Saturday, January 19, 2008

Turkey commemorates Armenian journalist's slaying

19 Jan. 2008
The Canadian Press

ISTANBUL, Turkey - Thousands of people gathered Saturday to mark the killing of a Turkish Armenian journalist one year ago, placing red carnations on the spot where he was gunned down in daylight and demanding justice in the case.

Wearing black and holding placards reading "For Hrant. For Justice," the protesters paid tribute to Hrant Dink, a Turkish citizen of Armenian origins who angered many by calling the century-old killings of Armenians a genocide. Turkey insists the killings resulted from civil war and unrest in the last days of the First World War.

On Jan. 19, 2007, Dink was gunned down outside his office, allegedly by a hardline nationalist teenager.

The killing brought international condemnation and sparked a debate about freedom of speech in Turkey, where massive crowds took to the streets, chanting: "We are all Armenians, we are all Hrants."

Saturday's crowd repeated the same slogan, before standing for a moment in silence in front of the Agos newspaper office, where Dink had been chief editor. Holding placards written in Turkish, Armenian and English, the mourners then attended a commemoration ceremony at Agos, where a huge photograph of Dink covered part of the newspaper building.

"We are here today because we want justice," his wife, Rakel Dink, said in an address to the mourners, many of whom had pinned pictures of the slain journalist to their chests.

She vowed to press further for justice, saying the judiciary had not followed up on evidence suggesting officials may have been involved in the plot to kill her husband.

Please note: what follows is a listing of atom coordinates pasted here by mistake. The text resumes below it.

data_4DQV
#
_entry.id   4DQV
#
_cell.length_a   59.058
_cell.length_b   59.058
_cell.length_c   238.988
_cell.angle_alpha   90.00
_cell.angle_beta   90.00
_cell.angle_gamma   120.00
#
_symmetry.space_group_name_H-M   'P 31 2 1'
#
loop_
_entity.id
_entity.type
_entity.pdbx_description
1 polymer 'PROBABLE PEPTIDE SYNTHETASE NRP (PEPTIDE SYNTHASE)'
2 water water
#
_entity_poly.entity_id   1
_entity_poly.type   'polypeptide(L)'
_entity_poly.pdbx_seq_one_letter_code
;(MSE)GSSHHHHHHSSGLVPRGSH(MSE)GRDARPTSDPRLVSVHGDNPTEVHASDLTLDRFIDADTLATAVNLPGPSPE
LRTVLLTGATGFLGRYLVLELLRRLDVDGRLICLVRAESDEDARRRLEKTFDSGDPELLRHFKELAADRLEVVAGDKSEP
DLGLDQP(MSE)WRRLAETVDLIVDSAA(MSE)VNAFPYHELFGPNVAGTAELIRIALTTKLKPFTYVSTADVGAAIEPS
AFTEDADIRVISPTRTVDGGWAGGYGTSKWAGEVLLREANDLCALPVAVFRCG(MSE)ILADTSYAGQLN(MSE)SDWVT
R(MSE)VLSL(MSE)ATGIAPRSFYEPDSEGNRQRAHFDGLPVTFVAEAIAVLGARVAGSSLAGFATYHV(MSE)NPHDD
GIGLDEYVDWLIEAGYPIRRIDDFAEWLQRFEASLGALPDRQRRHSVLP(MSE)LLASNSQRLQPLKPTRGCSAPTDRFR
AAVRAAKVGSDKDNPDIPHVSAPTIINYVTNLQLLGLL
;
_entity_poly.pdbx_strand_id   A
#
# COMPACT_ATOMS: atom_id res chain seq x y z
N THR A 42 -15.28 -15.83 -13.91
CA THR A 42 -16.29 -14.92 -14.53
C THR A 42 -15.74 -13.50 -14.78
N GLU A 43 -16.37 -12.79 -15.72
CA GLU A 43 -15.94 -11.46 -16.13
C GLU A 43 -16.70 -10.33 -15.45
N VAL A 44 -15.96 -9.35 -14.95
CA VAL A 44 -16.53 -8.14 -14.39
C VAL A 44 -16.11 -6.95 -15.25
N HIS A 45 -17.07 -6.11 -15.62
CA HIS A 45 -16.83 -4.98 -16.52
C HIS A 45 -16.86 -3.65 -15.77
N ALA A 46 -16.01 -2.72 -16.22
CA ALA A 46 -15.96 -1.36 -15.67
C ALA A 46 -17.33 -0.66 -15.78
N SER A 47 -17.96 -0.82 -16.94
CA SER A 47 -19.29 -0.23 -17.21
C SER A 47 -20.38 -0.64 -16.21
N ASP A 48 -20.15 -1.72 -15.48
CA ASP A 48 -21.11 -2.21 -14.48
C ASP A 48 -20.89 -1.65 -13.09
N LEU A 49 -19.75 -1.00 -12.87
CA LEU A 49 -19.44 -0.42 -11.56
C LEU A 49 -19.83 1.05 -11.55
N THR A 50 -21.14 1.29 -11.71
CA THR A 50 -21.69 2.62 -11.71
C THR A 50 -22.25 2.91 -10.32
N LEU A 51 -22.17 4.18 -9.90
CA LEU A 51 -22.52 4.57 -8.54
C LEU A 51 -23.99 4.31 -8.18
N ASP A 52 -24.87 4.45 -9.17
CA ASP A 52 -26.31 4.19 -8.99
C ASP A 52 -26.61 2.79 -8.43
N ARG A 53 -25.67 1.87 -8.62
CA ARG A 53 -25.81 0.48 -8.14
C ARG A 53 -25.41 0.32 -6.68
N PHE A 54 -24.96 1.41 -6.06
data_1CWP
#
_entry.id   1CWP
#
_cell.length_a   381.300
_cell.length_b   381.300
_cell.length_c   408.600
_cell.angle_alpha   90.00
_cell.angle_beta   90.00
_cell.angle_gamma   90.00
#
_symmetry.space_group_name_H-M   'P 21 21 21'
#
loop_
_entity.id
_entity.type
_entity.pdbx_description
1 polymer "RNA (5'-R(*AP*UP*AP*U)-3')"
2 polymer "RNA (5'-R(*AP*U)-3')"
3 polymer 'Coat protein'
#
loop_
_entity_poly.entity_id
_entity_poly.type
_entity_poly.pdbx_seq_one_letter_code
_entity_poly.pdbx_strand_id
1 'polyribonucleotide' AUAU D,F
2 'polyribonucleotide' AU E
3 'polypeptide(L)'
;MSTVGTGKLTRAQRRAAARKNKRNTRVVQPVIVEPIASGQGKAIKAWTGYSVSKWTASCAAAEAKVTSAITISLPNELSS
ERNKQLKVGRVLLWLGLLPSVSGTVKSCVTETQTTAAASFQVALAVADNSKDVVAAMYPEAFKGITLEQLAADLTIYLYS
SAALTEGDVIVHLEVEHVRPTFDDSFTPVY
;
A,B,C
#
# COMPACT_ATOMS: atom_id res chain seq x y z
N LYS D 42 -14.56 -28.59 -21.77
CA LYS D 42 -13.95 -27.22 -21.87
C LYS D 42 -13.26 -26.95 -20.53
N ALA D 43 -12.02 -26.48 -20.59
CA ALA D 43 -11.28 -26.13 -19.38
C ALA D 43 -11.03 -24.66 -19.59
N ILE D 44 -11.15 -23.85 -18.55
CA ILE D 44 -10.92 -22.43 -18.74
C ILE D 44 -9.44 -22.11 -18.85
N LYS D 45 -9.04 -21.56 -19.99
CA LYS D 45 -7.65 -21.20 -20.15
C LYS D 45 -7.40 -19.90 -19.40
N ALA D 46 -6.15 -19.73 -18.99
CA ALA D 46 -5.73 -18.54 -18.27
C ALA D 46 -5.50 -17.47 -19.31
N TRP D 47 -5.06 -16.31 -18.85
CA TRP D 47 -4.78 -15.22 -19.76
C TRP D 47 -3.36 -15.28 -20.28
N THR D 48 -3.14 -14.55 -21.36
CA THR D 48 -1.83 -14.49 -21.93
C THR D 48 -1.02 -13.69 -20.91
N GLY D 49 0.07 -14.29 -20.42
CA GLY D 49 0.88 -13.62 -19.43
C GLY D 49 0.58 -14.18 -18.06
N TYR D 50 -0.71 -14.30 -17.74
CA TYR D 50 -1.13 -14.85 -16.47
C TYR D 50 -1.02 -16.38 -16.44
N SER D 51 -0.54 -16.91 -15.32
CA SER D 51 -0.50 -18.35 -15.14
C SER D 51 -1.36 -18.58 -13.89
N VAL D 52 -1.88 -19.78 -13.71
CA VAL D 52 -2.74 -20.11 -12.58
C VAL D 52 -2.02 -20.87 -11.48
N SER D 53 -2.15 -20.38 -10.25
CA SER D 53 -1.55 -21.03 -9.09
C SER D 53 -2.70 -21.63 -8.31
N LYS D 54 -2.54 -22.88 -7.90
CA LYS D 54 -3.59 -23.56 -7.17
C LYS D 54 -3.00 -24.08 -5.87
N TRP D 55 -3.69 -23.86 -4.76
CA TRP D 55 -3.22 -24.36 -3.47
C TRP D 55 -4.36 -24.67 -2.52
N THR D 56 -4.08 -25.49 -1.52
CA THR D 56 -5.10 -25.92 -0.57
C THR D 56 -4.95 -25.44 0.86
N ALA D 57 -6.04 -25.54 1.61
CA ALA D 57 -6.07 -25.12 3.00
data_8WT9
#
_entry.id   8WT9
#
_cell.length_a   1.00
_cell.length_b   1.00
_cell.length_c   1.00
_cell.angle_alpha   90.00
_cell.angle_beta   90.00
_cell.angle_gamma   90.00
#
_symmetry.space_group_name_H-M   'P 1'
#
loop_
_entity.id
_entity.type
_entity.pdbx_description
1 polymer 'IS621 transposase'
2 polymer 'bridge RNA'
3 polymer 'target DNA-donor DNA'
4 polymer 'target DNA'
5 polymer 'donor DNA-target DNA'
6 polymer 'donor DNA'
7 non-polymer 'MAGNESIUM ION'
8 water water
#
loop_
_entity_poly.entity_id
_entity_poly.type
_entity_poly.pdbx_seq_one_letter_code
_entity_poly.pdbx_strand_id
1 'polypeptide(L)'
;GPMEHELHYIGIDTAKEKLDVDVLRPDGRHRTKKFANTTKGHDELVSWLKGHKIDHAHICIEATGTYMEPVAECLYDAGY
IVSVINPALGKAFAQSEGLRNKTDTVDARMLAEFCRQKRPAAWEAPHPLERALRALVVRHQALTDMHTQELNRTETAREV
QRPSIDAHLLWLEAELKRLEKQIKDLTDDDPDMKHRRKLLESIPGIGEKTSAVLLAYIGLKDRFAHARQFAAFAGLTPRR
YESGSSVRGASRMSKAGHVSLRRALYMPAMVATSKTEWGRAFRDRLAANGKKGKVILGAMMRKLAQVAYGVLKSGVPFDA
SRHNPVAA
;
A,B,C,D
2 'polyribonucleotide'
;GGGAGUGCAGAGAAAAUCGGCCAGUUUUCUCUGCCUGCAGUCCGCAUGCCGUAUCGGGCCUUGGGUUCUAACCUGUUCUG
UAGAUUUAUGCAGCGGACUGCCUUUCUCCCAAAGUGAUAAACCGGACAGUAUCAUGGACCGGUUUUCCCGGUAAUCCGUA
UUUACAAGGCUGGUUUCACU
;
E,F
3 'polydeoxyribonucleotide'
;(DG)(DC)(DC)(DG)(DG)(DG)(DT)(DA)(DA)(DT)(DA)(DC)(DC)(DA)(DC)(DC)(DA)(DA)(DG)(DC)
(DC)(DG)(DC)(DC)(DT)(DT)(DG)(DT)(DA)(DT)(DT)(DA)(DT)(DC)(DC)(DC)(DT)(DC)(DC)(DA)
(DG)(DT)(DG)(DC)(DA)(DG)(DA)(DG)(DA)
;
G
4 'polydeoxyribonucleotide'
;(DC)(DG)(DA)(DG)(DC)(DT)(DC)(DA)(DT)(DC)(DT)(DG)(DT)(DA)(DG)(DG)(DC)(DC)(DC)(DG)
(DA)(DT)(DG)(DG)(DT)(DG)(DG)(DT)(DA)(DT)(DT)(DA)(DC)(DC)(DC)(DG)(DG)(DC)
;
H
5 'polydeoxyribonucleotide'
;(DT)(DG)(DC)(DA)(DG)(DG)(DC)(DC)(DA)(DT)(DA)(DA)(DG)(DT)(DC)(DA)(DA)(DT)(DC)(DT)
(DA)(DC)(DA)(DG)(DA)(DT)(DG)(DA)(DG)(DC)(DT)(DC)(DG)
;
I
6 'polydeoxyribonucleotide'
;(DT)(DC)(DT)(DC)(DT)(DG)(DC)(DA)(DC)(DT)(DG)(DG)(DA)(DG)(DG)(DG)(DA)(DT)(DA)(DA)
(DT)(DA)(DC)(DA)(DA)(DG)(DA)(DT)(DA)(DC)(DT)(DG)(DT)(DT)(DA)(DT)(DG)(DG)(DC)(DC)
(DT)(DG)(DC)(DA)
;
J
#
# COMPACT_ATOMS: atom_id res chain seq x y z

Dink had sought to encourage reconciliation between Turkey and Armenia, but several years before his death he was prosecuted under Turkish law for describing the early 20th-century mass killings of Armenians as genocide.

"Despite all the past grievances among Turks and Armenians, he never expressed hatred," said Mevlut Yilmaz at the ceremony Saturday. "He was thinking about the future, not the past."

Turkey's top politicians, including the prime minister, have vowed a thorough investigation. An Istanbul court is looking into allegations of official negligence or even collusion, but lawyers for Dink's family have said the investigation is flawed.

The murder trial, which started last year, is taking place behind closed doors because the alleged gunman is a minor. A total of 19 suspects are on trial, and the next hearing is scheduled for Feb. 11.

Dink was prosecuted for his Armenian genocide comments under an article of Turkey's penal code, which bans insults to Turkish identity. Despite appeals by the European Union, the law remains unchanged.

Note: Above are excerpts from the article. The full article appears here. Clarifications and comments by me are contained in {}. Deletions are marked by [...]. The bold emphasis is mine.



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